The perfect con – but something can be done about it

Most people only approach the law when they have no choice.  Immigrants wishing to stay in this country are an example.  They have no choice but to deal with, one way or another, the law or law enforcement.  Many choose to enter the gauntlet of U.S. immigration law.  For that uncertain and risky journey they need a guide.  There is no shortage of “guides.”  Many of them are con artists who would sell their own neices and nephews for the right non-fundable fee, cash in advance. 

Many of these guides are not lawyers. They call themselves immigration consultants or advisors or something else.  Some are lawyers, lousy, dishonest lawyers whose time is running out.  Regardless of what they call themselves they know little or nothing about immigration law or practice. But they have what matters most:  they look the part.  Often they have a common heritage and language with those who need a guide.  These guides look and sound like they can be trusted.  Many look so prosperous that their legitimacy is never questioned. Even those who look furtive and who work out of run-down offices enjoy an insurmountable advantage: by comparison to  government agents, they look trustworthy. They banter knowingly about what it’s like, about how tough things are. They talk about things from home as if they were friends of friends.  After trust has been established, betrayal is easy.  Like taking candy from a baby.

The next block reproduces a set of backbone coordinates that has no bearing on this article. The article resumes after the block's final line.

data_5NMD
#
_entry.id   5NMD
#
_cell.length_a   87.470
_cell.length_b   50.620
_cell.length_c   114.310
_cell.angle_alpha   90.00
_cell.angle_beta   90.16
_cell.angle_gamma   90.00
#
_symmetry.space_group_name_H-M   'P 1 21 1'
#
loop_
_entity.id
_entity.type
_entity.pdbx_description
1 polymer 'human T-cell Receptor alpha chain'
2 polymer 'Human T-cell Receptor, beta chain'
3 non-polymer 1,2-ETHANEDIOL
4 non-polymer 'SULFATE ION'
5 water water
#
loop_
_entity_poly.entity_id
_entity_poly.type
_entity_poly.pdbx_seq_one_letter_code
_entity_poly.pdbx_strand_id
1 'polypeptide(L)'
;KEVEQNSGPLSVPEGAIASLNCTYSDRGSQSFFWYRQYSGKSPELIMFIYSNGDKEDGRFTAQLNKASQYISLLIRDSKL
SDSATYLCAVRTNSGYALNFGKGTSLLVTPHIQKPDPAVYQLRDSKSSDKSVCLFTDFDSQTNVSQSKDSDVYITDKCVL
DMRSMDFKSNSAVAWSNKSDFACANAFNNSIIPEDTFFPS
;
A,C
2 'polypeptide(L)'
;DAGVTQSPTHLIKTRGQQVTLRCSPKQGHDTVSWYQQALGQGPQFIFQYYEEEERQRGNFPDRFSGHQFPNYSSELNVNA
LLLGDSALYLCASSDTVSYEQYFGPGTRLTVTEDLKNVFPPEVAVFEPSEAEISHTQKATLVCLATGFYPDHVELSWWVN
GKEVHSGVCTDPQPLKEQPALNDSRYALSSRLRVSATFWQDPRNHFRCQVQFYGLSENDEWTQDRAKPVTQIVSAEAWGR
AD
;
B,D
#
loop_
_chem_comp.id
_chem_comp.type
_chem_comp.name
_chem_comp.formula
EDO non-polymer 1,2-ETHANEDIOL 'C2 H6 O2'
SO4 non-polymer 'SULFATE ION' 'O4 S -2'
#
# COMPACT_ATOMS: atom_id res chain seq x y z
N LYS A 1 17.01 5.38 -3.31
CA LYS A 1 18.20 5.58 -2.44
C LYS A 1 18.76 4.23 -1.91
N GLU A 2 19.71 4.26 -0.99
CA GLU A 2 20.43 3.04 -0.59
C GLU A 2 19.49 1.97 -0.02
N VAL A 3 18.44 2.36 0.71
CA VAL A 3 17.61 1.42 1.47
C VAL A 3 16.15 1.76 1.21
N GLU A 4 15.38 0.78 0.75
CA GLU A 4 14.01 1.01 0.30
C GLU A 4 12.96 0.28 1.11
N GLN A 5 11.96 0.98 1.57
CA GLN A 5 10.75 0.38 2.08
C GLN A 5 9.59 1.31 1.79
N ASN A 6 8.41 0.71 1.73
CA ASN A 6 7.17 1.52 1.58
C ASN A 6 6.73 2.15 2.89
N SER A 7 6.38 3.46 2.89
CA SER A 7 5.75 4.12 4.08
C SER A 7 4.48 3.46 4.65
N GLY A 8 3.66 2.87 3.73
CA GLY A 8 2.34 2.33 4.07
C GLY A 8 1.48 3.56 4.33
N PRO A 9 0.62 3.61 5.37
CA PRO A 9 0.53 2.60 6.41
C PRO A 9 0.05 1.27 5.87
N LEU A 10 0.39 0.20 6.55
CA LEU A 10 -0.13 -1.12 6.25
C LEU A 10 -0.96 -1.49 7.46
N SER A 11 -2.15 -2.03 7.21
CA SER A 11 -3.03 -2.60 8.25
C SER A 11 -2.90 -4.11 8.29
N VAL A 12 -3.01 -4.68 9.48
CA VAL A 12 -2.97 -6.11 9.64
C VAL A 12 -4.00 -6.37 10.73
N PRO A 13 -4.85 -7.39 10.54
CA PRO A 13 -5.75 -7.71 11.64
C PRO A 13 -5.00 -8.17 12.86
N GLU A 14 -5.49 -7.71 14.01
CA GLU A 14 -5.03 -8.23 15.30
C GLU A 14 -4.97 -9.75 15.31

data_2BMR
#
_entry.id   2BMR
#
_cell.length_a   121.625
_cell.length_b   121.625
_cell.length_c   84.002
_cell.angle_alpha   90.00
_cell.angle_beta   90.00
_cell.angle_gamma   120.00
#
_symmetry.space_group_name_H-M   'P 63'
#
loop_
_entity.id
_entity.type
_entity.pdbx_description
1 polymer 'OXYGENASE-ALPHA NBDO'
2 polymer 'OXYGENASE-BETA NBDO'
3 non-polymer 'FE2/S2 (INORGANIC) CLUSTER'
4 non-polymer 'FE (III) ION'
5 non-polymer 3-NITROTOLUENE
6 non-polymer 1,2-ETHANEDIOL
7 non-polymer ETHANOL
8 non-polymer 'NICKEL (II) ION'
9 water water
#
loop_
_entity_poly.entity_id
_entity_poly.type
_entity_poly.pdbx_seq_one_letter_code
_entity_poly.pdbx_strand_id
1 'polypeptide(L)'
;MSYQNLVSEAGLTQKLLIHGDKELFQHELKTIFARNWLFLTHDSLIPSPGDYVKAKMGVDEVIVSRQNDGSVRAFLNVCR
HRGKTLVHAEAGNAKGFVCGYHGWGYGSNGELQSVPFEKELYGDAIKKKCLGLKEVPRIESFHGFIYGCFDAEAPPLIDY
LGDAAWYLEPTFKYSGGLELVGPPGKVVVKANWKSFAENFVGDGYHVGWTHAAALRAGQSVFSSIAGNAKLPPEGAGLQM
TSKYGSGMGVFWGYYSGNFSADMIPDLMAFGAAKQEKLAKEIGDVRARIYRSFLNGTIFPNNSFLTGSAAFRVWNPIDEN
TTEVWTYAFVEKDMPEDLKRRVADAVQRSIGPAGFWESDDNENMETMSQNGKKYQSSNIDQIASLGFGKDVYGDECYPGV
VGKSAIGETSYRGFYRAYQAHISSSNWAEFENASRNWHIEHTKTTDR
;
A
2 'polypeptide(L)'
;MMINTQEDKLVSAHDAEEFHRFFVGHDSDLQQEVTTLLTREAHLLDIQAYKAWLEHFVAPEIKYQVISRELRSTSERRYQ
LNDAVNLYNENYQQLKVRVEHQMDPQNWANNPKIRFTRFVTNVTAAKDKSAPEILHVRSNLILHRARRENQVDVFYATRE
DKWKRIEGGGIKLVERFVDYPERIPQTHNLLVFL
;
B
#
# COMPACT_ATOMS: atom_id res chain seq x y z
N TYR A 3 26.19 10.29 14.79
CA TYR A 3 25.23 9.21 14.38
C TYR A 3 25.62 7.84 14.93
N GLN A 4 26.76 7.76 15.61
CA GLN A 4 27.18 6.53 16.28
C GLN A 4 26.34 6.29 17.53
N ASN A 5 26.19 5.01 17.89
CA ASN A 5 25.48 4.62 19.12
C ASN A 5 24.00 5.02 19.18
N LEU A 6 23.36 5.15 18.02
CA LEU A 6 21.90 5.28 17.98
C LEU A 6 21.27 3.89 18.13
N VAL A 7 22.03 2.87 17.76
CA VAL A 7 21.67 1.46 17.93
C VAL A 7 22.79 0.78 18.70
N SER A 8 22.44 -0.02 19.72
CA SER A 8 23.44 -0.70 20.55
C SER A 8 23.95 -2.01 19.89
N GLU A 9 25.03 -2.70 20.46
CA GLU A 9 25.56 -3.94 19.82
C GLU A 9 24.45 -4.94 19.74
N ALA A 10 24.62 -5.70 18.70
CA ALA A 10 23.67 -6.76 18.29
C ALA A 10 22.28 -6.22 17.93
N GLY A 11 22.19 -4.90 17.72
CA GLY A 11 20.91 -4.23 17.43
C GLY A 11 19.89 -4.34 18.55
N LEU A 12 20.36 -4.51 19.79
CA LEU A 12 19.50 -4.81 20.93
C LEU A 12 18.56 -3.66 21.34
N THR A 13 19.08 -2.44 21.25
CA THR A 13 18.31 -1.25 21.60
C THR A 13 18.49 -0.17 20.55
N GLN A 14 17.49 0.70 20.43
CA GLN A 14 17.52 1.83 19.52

Step 1.  You pay them cash in advance.

Step 2.  They “advise” you how to fill out paperwork.

Step 3.  They tell you how to file the paperwork.

Step 4.  There is no step 4.  The game is over.  Part of the game, you see, is encouraging the clients from back home to distrust the United States Government.  It’s not difficult.  The government has made it perfectly clear that it trusts no one and that it will do what it wants with whomever it wants whenever it wants.  Deportation is no more difficult than dropping a package in the mail.  Off you go.  If you get caught. And of course if you complain to the government about your guide, if you explain how he took your money and betrayed you, off you go.  In effect, you’ve just turned yourself in.

 It’s the perfect con … with a big risk:  that immigrants who have been victimized will risk trusting the law.  You can’t stick it to people like that without tempting fate.  Sometimes dignity and honor overcome fear.  People who come forward to give evidence, especially with the advice and assistance of a good lawyer, are likely to find that they are treated with respect.

If stories like this are true, then there is a cultural barrier between immigrants and the legal profession.  We need bridges between the profession and immigrants.  We need people to build trust between lawyers, – good lawyers, honest lawyers,  – and immigrants.  We need someone to explain what a good lawyer is in the United States AND HOW TO FIND ONE.  We need someone to explain that lawyers in the United States do not work for and are not beholden to the government.  They must uphold the law.  Sure.  But, they can be trusted.  They will guide you.  They won’t stop at step 3.  Depending on your situation they may tell you that your chance of success is so low that you shouldn’t risk your money.   They won’t turn you in.  They will do their best within the law to help.  They won’t steal your money. 

Wanted:  bridge-builders from all countries, who belong to immigrant groups, who speak the languages as those needing a trustworthy counsellor and advocate, and who understand and respect the role of American lawyers and who are willing to build bridges between the legal profession and immigrant groups.  All of us, one way or anotther, to one degree or another, through one connection or another, either are immigrants or were immigrants or come from immigrants.  It’s one of our country’s best features although you would be forgiven for seeing little evidence of it recently.